Thousands of disturbed and mentally retarded children in a federally funded foster care program live in inadequate facilities which are neglected by supervisors who carge the government for services that are never or poorly rendered, according to a General Accounting Office report.
Many children in the Aid to Families with Dependent Children foster care program live in unsanitary sleeping and eating quarters, rooms filled with flies because windows are missing, and have clothes and laundry that are rarely washed, the report charged.
Supervision of the controversial program is so lax that records of many of the 25,000 children in it are not kept by the institutions, which receive an estimated $100 million annually, including $55 million in federal funds, according to the report by congress' investigative agency.
It recommended change in the laws regulating the program to include the retarded and disturbed juveniles who are now unofficially included in it.
Additionally, funding should be increased and standards tightened to insure state, local and institutional compliance with federal regulations, the report urged.
Rep. George Miller (D-Calif.), who requested the GAO study in September, 1975, will introduce legislation at the end of this month in an attempt to correct the abuses found by the study, an aide said.
The AFDC program was set up in 1961 to help children without physical or mental defects who needed temporary care away from their own homes, the report said.
Since then, however, courts, juvenile care organizations and other agencies have "broadly interpreted" the meaning of the law and have sent retarded and emotionally disturbed children to the foster care facilities, the report said.
The resulting influx of juveniles and the inadequacy of federal and state funds for institutions to house them has created a situation in which many facilities do not have the proper licensing to accept the children they care for, and do not offer the special services and treatment the retarded and disturbed need, the 39-page report said.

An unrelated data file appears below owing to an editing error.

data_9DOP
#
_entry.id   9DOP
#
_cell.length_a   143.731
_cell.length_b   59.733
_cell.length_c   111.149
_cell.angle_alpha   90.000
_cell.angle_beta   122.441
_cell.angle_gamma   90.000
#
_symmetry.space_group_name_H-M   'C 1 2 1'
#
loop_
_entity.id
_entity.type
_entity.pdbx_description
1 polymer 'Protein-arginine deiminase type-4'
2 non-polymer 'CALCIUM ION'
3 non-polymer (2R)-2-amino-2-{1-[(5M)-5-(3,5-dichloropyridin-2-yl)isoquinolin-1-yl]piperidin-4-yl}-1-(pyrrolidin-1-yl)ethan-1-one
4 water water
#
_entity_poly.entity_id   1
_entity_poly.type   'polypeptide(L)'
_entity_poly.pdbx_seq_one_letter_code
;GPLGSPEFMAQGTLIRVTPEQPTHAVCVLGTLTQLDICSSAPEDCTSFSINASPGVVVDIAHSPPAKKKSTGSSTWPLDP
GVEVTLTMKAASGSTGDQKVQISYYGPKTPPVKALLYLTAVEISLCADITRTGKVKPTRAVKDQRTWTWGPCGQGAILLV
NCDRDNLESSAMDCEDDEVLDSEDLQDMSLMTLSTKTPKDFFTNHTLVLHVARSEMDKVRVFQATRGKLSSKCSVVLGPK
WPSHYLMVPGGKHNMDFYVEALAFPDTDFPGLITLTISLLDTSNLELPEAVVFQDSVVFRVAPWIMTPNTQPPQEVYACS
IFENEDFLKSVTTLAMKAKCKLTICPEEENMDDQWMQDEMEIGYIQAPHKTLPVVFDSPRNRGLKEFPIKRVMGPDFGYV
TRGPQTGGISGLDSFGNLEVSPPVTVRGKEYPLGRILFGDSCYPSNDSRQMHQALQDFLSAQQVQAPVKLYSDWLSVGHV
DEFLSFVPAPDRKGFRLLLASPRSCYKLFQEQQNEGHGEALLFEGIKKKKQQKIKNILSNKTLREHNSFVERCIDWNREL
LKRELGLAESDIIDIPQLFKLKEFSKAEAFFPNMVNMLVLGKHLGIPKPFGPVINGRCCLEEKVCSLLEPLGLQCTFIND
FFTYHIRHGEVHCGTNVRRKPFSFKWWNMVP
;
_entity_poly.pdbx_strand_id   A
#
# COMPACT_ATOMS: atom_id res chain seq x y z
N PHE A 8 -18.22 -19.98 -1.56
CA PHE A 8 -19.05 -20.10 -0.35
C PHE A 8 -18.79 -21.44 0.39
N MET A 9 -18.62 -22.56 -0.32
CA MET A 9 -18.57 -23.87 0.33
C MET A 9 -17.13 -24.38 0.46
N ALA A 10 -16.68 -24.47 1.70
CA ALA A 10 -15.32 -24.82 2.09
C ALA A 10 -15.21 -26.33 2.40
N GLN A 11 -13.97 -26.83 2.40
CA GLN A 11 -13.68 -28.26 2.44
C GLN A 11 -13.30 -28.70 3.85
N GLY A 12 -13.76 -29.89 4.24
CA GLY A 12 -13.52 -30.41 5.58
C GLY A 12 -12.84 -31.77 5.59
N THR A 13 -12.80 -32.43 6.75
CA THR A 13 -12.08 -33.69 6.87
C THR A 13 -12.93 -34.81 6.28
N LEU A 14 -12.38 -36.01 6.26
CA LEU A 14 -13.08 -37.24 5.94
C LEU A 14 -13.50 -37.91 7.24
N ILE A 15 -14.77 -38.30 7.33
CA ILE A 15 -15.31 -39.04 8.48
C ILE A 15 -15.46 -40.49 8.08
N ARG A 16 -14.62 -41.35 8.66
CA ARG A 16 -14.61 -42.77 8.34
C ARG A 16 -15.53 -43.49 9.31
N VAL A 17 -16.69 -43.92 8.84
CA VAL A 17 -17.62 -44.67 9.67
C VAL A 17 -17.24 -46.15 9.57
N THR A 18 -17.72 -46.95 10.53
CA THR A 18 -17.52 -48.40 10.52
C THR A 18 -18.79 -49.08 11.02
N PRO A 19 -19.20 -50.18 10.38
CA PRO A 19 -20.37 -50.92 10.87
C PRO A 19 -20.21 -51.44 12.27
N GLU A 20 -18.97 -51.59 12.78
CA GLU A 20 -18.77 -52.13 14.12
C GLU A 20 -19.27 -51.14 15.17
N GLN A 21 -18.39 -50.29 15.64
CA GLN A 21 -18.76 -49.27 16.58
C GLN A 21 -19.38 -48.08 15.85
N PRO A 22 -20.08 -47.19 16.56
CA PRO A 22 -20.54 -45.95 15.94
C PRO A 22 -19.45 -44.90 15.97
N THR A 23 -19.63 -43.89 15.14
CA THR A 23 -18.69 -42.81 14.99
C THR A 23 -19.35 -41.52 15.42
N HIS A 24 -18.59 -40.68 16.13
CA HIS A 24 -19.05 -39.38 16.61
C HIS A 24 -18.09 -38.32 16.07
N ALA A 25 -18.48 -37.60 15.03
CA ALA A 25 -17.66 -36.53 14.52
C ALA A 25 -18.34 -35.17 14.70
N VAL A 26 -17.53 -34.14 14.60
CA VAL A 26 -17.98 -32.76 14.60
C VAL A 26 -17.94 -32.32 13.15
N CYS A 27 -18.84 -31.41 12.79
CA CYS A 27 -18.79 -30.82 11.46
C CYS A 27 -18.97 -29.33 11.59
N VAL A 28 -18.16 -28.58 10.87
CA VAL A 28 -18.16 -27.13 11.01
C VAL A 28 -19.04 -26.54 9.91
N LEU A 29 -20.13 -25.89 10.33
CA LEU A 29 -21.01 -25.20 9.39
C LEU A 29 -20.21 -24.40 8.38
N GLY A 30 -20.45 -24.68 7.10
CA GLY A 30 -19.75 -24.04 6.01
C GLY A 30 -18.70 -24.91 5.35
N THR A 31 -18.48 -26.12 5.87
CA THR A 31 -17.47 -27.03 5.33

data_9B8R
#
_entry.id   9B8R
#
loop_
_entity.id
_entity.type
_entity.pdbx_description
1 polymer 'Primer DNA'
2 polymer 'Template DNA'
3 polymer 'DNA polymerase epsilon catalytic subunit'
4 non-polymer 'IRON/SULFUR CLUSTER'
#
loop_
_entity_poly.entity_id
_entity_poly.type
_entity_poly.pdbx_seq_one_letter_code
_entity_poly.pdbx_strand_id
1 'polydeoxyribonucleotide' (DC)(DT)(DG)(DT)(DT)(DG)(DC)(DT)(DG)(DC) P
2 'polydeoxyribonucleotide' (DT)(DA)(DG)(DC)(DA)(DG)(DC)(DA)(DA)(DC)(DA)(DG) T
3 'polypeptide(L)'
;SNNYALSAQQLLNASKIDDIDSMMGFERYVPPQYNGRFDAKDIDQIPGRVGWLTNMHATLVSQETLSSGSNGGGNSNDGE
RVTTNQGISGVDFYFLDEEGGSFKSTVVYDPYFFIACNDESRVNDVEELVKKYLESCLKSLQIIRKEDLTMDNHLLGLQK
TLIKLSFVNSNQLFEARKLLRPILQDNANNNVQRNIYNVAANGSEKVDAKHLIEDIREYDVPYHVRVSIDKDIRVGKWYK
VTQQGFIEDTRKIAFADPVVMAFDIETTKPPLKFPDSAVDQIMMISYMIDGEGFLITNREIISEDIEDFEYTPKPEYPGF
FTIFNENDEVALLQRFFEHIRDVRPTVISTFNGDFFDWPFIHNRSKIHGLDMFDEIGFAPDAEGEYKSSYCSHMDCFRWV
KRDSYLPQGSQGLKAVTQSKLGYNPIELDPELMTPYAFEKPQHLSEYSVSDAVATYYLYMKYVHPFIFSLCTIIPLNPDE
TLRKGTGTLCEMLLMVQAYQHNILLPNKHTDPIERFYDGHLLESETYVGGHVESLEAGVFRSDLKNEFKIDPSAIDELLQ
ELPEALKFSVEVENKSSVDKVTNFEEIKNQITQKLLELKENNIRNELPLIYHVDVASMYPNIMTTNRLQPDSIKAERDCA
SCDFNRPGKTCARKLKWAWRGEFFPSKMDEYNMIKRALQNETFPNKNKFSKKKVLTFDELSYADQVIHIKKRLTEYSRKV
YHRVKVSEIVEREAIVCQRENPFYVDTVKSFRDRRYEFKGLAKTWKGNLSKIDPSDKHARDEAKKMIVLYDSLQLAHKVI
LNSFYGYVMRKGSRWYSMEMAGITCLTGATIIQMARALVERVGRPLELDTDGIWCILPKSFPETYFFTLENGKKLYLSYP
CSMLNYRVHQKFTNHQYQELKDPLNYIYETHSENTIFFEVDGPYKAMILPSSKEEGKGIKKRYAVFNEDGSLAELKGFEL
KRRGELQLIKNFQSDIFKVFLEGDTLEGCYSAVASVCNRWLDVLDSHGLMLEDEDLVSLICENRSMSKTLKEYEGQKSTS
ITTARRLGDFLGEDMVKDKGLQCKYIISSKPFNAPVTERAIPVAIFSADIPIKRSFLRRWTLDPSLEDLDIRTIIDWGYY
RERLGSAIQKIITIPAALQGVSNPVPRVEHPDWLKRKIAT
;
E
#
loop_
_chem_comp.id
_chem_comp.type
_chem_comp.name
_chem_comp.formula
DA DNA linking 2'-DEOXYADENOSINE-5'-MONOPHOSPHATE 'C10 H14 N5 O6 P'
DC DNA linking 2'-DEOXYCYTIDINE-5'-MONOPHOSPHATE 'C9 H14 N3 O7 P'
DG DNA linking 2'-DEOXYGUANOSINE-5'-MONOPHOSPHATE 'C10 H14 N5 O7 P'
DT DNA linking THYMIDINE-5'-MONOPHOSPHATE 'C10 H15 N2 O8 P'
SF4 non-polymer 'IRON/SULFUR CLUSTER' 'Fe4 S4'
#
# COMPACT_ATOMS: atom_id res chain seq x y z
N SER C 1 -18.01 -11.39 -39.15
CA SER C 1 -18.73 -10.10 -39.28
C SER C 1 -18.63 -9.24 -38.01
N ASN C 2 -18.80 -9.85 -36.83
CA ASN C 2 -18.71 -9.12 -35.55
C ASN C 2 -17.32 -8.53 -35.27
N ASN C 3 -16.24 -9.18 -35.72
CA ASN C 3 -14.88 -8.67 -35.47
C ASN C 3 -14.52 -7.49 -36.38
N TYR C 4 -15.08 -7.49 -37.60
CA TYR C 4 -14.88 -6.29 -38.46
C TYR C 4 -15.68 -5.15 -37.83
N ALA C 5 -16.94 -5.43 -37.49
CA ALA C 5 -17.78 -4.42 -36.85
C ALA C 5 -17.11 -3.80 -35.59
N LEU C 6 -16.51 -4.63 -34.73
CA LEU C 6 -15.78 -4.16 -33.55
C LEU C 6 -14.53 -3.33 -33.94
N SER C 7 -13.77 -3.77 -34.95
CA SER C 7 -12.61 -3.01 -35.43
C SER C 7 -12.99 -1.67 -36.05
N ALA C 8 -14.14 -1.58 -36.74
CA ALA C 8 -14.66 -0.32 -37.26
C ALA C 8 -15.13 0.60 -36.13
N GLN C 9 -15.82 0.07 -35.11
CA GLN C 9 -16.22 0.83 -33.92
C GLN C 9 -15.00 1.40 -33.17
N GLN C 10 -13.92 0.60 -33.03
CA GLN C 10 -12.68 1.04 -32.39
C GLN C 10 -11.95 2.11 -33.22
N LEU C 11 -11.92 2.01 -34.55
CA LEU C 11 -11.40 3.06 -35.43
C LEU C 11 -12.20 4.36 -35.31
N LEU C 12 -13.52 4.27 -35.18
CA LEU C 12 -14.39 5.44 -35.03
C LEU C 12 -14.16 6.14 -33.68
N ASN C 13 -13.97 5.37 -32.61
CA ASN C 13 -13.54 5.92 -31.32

The report said that "Conditions at the institutions varied from poor to excellent in the maintenance of physical facilities. We observed serious deficiencies at seven of the 18 institutions (studied)".
It found "children sleeping on mattresses on the floor in cramped and dingy rooms; broken and dirty bathroom facilities: . . . cildren's beds pushed up against gas heaters that were operating at full power even though it was a hot summer day."
Eight of the 18 facilities did not maintain required medical records of residents. Records at one institution were kept "wadded behind a desk," the report said.
The GAO auditors said $5,400 annually was spent on transportation, which involved the use of a Cadillac and a Chrysler owned by two of the institutions' directors, the report said.
The GAO auditors visited 18 facilities in California, New York, Georgia and Florida which collectively care for 3,005 children. The facilities were not identified by name or specific location in the report.